BODYISM DIARIES: WEEK 6

BATD ON Dec 11, 2013 AT 12:43 pm

by Annie Vischer

Bodyism Diaries: Week 6

One of the concepts that recurs most in my Bodyism sessions is that of the core. The starting point for each of the exercises will involve thinking about your core, and engaging. A large part of starting out with Bodyism training is learning what your core is, how to engage it and recognise when it is being worked properly.

The core muscles are mostly layered underneath the muscles that are visible in shape from the outside of the body.  The more developed your core muscles are, the better your body will be able to respond and cope with the demands you place on it. Taking care of your core muscles and core strength will improve your physical health in later life.

Developing your core muscles will leave you less predisposed to injury. To give an example, weak core muscles will often cause people to slouch whilst seated, and if you have a 9-5 office job, being seated will take up an awful lot of your day. This constant strain will cause a shift in the natural alignment of the spine, which will in turn place pressure on the spinal column and the muscles around it. The muscles will then adapt to the position and pressure and become imbalanced, leading chronic back problems, pain and injury over time. If you concentrate on working your core muscles through exercise, and engaging your core muscles during the day, you will sit up straighter in your seat and the natural alignment of the spine will be retained.

The concentration on core muscles in my Bodyism sessions is not only there to increase my strength and tone more effectively, but to contribute to my general well-being. I took the opportunity to quiz Bodyism Performance Specialist Rebecca Gentry on the importance of the core.

What is the core? - Your core is a group of muscles in your midsection which wok together to help posture, balance and strength. The major muscles of the core are your Pelvic Floor, Multifidus (spinal area), Rectus Abdominis (front), Erector Spinae (mid back), Diaphragm, Transversus Abdominus (front stomach area), Quadratus Lumborum (lower back area) and obliques (sides)!

REBECCA GENTRY CORE Q+A

How can you engage your core? - You pull your stomach towards your spine and roll your hips under your torso. Keeping your shoulders back also will help you keep your core engaged and taut.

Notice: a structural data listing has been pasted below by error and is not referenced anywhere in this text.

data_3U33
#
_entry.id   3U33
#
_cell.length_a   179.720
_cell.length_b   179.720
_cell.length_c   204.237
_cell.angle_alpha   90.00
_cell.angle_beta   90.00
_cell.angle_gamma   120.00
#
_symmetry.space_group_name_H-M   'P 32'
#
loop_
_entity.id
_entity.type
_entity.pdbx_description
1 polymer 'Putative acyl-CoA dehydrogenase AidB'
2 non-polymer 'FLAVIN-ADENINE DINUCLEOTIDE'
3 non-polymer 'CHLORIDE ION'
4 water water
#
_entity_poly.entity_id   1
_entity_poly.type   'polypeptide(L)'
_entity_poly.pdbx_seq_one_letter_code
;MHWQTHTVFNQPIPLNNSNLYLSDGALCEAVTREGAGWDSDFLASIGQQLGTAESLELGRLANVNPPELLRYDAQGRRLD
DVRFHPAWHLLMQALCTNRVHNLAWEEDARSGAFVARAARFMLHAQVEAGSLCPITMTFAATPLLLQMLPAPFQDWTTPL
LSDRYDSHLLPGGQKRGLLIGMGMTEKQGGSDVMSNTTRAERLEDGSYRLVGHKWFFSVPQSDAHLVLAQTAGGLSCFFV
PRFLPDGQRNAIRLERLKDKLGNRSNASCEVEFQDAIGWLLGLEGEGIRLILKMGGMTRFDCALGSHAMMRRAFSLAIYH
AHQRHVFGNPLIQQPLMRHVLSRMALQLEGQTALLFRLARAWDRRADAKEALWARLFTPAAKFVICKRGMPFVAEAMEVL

Are there any tips that can help you recognise when your core is engaged? - You’ll feel taller! You’re stomach will appear flatter! It will be hard work for the first few sessions to keep it engaged!

What difference does engaging your core make when exercising? - It helps keep your posture correct and helps you work the muscles of your core-strong core muscles support a healthy and strong straight back, and aid you in everyday activities such as lifting.

What  tasks/activities can you increase the effectiveness of by engaging your core? - Everything!

Since starting my Bodyism sessions I have found myself to be far more core-conscious in every day life. Whilst on the cross trainer at the gym, rather than completely zoning out to whatever music channel is playing, I always make sure I engage my core, imagining that I am pulling my tummy button right through to my back. The difference this makes to training is incredible, the workout becomes more intense and the pay-off in terms of abdominal muscle tone is entirely motivating. For the perfect combination of core-engaging exercises look no further than the Clean & Lean Diet Book (£12.00), and grab yourself a Bodyism Exercise Band (£12.00).

Don’t let it stop at the gym though! Engage your core when you are running up the stairs, engage your core whilst sitting at your desk, engage your core when you stretch in the morning. Engage, engage, engage! You will tone today, and the positive effects as time goes on will be just as rewarding. You can look forward to being more than a little smug I am certain!

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